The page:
The US government on Monday claimed that charges against Julian Assange were motivated by a reckless disclosure of the identity of sources, and not in retaliation for exposing US war crimes or publishing embarrassing revelations. Mark Lewis QC, speaking for Washington, claimed at Belmarsh Magistrates' Court that the defendant "is not a journalist".

Assange's defence team hit back on Tuesday against claims that the WikiLeaks founder revealed hundreds of sources, names, and identities, when the organisation published Iraq and Afghanistan war logs and US diplomatic cables in 2010 and 2011.

Mark Summers QC, speaking for the defence, told the court on 25 February, that Assange and WikiLeaks "worked tirelessly" with a coalition of news outlets to redact information which might have put US government informants and sources at risk. The prosecution argued the opposite during its opening statement on 24 February.

​WikiLeaks was part of a harm minimisation redaction process, in collaboration with mainstream and establishment news outlets, as early as November 2010, the court heard on Tuesday. This process involved the US government feeding suggested redactions into the media relationship. In some cases WikiLeaks redacted more than what other mainstream outlets did, Summers detailed.

"The state department was also part of the process", Summers said, "They gave numbers to [the media collaboration to] redact, which WikiLeaks did, knowing the requests were coming from the US government". Summers stressed that the US government was and is fully aware of this fact.

This goes directly to support the defence's claim that the prosecution are acting in "bad faith" when they claimed that Assange is "not a journalist" who "recklessly" put the lives of innocent people at risk. In fact, the prosecution has had to admit that it has no evidence of US sources actually coming to harm due to WikiLeaks publications.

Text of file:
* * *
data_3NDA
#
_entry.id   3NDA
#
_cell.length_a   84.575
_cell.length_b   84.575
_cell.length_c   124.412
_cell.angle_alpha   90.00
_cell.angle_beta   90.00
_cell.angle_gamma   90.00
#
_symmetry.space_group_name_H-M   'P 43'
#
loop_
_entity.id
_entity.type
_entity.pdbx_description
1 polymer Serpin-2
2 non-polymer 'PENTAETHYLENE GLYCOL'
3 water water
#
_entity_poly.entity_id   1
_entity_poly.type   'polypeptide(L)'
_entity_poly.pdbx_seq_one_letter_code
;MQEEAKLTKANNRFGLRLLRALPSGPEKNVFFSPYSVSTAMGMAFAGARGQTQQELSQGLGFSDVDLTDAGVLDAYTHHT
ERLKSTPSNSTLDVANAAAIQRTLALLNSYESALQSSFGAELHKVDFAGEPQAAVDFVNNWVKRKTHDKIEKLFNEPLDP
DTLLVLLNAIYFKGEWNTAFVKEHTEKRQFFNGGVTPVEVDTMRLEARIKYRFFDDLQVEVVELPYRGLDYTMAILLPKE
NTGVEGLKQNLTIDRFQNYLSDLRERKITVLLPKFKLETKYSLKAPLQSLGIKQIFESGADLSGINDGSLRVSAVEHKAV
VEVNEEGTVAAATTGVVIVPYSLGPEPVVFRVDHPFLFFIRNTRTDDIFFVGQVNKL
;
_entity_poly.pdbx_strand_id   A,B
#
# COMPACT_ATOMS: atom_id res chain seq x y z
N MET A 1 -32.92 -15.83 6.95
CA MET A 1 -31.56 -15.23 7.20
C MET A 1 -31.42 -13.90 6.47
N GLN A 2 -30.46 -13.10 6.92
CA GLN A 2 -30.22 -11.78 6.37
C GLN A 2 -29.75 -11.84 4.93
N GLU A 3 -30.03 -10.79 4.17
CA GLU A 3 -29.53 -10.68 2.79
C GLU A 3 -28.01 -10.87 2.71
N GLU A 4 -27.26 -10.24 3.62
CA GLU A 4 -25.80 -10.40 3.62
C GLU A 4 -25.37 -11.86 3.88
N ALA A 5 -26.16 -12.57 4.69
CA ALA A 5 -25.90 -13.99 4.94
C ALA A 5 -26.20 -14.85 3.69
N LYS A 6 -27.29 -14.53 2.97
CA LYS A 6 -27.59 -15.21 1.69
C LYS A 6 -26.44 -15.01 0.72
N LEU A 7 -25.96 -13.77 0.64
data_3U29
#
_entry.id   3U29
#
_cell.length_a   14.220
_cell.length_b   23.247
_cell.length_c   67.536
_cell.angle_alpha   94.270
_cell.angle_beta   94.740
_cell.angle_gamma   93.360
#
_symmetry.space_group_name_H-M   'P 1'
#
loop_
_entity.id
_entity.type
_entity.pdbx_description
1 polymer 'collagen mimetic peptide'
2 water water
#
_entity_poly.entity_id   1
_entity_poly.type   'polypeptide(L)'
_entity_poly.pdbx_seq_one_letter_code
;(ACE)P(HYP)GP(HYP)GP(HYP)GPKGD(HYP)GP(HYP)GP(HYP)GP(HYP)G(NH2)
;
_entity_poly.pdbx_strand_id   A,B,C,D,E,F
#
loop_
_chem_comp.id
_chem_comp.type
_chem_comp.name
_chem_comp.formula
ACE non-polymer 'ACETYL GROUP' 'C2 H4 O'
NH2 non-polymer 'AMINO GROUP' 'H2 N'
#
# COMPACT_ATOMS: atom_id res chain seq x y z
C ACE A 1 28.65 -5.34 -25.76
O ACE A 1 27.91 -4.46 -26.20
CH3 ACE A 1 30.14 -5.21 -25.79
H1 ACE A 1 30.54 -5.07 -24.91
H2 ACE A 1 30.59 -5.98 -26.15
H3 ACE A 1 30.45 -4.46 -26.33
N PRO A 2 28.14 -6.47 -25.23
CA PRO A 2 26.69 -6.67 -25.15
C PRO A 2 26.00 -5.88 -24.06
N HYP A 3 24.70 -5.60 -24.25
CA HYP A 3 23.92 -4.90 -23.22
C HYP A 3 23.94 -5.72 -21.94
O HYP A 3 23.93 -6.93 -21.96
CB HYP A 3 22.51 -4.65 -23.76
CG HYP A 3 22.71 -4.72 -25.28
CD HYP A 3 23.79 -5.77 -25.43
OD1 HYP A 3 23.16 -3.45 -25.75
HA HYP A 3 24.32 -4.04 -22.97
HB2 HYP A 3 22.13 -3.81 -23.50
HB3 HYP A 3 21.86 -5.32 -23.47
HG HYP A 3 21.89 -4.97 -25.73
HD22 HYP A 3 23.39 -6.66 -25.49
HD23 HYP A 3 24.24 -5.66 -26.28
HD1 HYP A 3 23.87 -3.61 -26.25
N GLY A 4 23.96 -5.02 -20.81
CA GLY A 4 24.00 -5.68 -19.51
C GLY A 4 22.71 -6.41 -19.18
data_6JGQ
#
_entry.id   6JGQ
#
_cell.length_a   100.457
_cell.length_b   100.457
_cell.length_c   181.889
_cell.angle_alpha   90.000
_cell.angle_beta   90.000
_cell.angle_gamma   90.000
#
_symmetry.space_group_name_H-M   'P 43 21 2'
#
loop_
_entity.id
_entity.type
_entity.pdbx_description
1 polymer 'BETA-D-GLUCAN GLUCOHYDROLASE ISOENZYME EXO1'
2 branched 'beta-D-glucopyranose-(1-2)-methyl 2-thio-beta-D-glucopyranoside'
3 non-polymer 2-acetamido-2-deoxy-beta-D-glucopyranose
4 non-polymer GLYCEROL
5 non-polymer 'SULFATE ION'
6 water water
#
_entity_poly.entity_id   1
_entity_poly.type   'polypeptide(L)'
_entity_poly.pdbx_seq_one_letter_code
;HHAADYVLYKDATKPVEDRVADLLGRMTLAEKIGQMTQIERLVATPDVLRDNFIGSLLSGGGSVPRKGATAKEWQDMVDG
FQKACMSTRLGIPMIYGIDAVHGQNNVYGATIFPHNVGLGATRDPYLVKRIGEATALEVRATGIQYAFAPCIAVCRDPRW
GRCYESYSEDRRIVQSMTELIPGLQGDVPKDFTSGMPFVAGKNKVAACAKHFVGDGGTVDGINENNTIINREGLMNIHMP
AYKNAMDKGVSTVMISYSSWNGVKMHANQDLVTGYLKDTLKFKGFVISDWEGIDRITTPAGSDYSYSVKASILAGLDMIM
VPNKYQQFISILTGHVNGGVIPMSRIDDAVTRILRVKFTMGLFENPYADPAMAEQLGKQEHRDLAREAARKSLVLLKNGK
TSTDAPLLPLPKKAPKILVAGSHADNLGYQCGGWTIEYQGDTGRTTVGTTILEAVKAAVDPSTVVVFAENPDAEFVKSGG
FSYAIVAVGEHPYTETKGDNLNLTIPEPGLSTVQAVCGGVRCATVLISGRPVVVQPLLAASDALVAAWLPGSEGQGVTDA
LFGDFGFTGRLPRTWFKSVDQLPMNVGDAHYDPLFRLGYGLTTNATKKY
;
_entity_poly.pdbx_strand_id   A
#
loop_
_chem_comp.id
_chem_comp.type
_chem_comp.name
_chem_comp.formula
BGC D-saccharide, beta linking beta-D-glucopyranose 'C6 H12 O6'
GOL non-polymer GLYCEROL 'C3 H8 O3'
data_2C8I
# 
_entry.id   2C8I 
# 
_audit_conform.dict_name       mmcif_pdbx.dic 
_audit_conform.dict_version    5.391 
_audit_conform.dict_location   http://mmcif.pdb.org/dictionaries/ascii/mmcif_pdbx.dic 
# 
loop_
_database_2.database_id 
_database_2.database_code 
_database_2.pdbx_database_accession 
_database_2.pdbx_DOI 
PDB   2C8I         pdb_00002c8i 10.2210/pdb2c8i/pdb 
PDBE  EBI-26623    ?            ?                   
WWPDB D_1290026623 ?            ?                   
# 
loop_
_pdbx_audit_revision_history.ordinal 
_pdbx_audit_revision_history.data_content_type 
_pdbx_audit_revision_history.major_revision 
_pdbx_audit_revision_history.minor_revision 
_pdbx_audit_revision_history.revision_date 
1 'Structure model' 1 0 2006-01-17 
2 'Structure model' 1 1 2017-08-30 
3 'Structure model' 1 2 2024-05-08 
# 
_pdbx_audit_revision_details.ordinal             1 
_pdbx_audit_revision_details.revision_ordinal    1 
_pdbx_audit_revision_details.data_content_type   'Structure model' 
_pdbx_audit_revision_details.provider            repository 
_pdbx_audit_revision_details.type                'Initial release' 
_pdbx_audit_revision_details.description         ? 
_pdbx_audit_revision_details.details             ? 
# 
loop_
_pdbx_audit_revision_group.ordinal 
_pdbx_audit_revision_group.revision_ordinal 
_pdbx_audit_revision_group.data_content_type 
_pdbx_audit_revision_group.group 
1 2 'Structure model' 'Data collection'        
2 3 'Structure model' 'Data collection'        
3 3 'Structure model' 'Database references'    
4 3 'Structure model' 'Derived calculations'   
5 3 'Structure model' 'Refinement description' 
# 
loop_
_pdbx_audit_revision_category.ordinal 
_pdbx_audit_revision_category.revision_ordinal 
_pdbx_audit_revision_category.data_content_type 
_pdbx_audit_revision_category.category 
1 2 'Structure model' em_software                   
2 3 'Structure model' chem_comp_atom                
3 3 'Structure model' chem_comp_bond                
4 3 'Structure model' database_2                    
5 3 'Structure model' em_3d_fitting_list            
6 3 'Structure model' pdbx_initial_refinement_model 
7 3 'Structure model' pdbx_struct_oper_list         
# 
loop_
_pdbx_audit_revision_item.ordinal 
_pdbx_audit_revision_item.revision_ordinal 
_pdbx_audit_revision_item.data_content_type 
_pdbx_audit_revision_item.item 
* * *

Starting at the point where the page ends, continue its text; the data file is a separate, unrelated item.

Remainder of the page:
Can it be said, with any sensible view, that the [extradition] request portrays an accurate picture of the situation?", Summers asked the court rhetorically. "We had many suggestions for redactions which WikiLeaks agreed to", including names.

Summers noted that it was two Guardian journalists, and not Assange or WikiLeaks, who provided access to the original unredacted US diplomatic cables.

In February 2011, Luke Harding and David Leigh, writers with The Guardian, published a book about the diplomatic cables which contained a password that could be used to unlock the WikiLeaks documents and remove the redactions.

Six months later, Summers continued, Assange became aware that internet sites Cryptome and Pirate Bay had discovered the password and used it to decrypt the documents and then publish them in their original form. Assange contacted Cryptome, according to Summers, and "begged" them to stop publicising the unredacted files and take them offline.

Assange then called the US State Department, at the time run by Secretary of State Hilary Clinton, to let them know that other sites had gained access to the unredacted cables which would "imminently" incur a situation in which "lives are going to be put at risk". The court also heard that this conversation was video recorded at the time and featured in the Laura Poitras documentary Risk.

"The notion that Assange deliberately published unredacted information is knowingly false", Summers noted.

The defence team presented evidence from Chelsea Manning's court martial to establish that Assange had not "solicited" classified documents from her. Instead, they argued, the evidence clearly shows that Manning leaked classified documents to WikiLeaks because her conscience was triggered by war crimes and mistreatment she saw happening at the hands of US-led forces in Iraq and elsewhere.

James Lewis QC, speaking on behalf of the US government, argued that the claim could be disputed, but that the dispute should take place on US soil.